Following Logitech's announcement of its glass-tracking Darkfield mouse sensor, Microsoft countered that only seven per cent of users are interested in mousing on glass. Microsoft also suggested that the remaining 93 per cent had already been satisfied by its own BlueTrack sensor, which, unlike Darkfield, is available in mice as cheap as £25. In terms of money, therefore, Logitech's Darkfield flagship product, the £80 Performance Mouse MX, looks overpriced.
But the Performance Mouse MX has more going for it than its newfangled sensor. If you're willing to splash out, the Performance Mouse MX delivers not only category-leading technology but also a refined, if familiar, combination of design and features that make it very much worth its higher price.
Up until last year, the laser sensor had established itself as the industry standard, even in high-performance gaming mice. While capable of much greater accuracy than the old infrared sensor, the common mouse laser is limited in the kinds of surfaces on which it can track. Irregular surfaces, like cloth, or shiny surfaces, like glass, mirrors, marble and varnished wood, can throw off the reading. Microsoft solved most of those issues with its BlueTrack sensor at the end of 2008. BlueTrack projects a wider, more intense beam of light than traditional laser mice. The only solid surface it can't handle is glass. That's where Darkfield has its edge.
We tested the Performance Mouse MX and Microsoft's BlueTrack-powered Explorer Mouse on a fully transparent glass table, and on another glass table with a frosted underside. In both cases, the Logitech mouse maintained its signal while the Microsoft mouse failed. The Logitech mouse also handled all of the surfaces that the Microsoft model did, including carpet, a trouser leg and high-gloss marble. Mirrored surfaces are still too challenging for either mouse.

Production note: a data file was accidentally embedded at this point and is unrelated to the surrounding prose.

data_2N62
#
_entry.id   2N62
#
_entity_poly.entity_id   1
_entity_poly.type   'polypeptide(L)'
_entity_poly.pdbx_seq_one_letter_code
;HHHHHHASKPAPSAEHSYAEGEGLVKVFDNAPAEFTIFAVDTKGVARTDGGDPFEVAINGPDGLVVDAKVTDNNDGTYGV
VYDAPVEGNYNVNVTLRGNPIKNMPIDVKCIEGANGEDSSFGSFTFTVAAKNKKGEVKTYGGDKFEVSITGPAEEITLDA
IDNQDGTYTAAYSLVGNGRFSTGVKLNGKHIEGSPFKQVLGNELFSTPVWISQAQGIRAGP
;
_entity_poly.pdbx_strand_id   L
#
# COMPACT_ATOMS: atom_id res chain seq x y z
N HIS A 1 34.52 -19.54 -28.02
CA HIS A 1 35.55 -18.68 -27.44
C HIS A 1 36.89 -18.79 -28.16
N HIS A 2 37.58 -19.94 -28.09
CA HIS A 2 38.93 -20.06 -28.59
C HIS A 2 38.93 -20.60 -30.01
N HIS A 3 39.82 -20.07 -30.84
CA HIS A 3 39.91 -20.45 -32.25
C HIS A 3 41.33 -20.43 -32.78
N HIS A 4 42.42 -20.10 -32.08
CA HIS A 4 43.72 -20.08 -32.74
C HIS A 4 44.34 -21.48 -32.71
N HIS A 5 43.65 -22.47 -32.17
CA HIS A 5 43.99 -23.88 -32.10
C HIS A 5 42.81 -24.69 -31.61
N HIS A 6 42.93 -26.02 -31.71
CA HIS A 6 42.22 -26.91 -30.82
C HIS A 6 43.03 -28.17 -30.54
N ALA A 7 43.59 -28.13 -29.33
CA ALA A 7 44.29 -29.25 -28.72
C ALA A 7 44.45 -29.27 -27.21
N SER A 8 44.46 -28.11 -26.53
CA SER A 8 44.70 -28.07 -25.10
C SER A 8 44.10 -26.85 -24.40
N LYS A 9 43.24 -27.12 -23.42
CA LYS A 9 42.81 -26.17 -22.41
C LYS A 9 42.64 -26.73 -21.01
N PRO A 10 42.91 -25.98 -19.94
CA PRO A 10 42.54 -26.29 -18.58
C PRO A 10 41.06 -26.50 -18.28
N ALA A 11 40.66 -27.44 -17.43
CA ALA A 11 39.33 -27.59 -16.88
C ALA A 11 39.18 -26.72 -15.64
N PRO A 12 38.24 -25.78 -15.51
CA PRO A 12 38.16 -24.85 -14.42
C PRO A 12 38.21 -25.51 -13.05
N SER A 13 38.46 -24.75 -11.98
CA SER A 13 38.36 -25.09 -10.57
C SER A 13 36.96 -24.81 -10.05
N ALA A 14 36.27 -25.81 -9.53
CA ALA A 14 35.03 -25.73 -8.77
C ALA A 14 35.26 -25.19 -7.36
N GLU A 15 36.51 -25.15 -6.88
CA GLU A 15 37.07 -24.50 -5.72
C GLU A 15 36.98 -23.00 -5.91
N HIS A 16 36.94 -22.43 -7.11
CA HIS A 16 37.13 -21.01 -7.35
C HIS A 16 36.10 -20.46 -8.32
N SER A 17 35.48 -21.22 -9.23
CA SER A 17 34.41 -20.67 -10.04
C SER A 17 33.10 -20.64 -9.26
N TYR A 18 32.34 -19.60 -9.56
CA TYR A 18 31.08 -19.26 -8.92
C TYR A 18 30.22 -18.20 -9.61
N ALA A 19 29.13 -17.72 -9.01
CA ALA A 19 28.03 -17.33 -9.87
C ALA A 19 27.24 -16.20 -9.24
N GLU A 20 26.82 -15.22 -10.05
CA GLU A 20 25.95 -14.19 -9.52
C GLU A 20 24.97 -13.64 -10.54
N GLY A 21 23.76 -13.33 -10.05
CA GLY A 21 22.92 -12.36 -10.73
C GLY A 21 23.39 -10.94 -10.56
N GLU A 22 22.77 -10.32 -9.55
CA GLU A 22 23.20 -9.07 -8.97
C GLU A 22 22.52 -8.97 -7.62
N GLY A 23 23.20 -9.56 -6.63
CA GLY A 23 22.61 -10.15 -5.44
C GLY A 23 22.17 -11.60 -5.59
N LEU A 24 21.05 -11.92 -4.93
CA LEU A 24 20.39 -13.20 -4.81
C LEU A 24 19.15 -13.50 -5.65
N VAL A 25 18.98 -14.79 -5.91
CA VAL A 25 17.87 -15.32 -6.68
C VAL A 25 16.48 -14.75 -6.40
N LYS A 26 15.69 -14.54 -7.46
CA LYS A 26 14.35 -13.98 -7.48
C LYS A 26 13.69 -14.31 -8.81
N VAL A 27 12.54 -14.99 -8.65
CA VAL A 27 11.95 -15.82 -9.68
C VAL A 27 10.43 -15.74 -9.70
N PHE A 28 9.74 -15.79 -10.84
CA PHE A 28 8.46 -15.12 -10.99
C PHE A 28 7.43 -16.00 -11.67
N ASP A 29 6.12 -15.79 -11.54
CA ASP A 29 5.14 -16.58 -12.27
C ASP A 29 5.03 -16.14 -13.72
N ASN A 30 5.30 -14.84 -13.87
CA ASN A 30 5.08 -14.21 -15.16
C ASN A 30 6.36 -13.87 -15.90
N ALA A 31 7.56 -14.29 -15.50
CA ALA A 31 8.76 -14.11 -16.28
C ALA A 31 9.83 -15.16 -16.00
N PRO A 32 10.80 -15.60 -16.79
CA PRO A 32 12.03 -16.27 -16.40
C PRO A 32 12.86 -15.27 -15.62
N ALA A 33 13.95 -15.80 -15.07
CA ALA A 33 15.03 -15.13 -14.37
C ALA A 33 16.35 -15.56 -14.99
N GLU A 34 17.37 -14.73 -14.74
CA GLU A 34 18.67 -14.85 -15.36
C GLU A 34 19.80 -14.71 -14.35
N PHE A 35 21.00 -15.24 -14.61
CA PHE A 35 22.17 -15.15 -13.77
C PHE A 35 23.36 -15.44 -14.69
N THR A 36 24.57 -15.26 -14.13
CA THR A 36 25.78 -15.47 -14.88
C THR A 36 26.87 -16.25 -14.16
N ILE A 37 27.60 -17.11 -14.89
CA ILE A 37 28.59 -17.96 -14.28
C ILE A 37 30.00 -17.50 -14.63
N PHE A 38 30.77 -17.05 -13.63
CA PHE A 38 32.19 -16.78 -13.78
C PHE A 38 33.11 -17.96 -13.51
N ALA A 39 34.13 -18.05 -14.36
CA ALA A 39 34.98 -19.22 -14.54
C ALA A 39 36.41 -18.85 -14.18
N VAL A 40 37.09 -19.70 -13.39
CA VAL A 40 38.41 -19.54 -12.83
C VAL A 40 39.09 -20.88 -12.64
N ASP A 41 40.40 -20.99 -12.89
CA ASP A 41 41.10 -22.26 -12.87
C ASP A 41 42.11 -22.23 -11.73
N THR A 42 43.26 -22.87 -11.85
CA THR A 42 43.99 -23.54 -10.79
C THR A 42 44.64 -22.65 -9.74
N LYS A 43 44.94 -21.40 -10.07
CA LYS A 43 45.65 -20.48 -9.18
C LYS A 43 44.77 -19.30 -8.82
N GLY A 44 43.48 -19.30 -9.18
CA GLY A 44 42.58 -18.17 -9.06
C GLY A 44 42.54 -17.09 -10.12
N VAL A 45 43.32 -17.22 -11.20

We can't claim to have tried every variety of glass out there. Your results may vary with safety glass or tinted glass, for example. Still, we're comfortable in saying that transparent glass is the type that you're most likely to use as a work surface. If you've longed to go mouse-pad-free on a glass-topped coffee table or desk, Logitech's Darkfield sensor can make that dream a reality. Microsoft's BlueTrack sensor can't.
With sensor technology out of the way, it becomes less relevant to compare the Explorer Mouse to the Performance Mouse MX. Both are wireless devices, and both offer rechargeable batteries, but the Explorer Mouse has a much less ambitious take on those features than the Performance Mouse MX.
In terms of wireless technology, Logitech has brought the Performance Mouse MX into its Unifying USB receiver family of devices. The USB receiver is a tiny nub of a thing that sticks out less than inch from a typical USB port. As a member of the Unifying family, the Performance Mouse MX can work in conjunction with six other compatible Logitech input devices on the same receiver.
For its part, Microsoft's mouse relies on a standard USB receiver that works only with the mouse it was purchased with. The receiver does snap into the body of the mouse for easy storage, but the Logitech mouse's USB receiver is so small you don't need to take it out of the USB port to begin with.
The Performance Mouse MX also offers an advantage in terms of its recharging system. Rather than providing a recharging station, such as Logitech has used in the past, the company has simply added a mini-USB input to the front of the mouse. Connect the mouse to a powered USB port via the included cable and you can recharge with no usability downtime.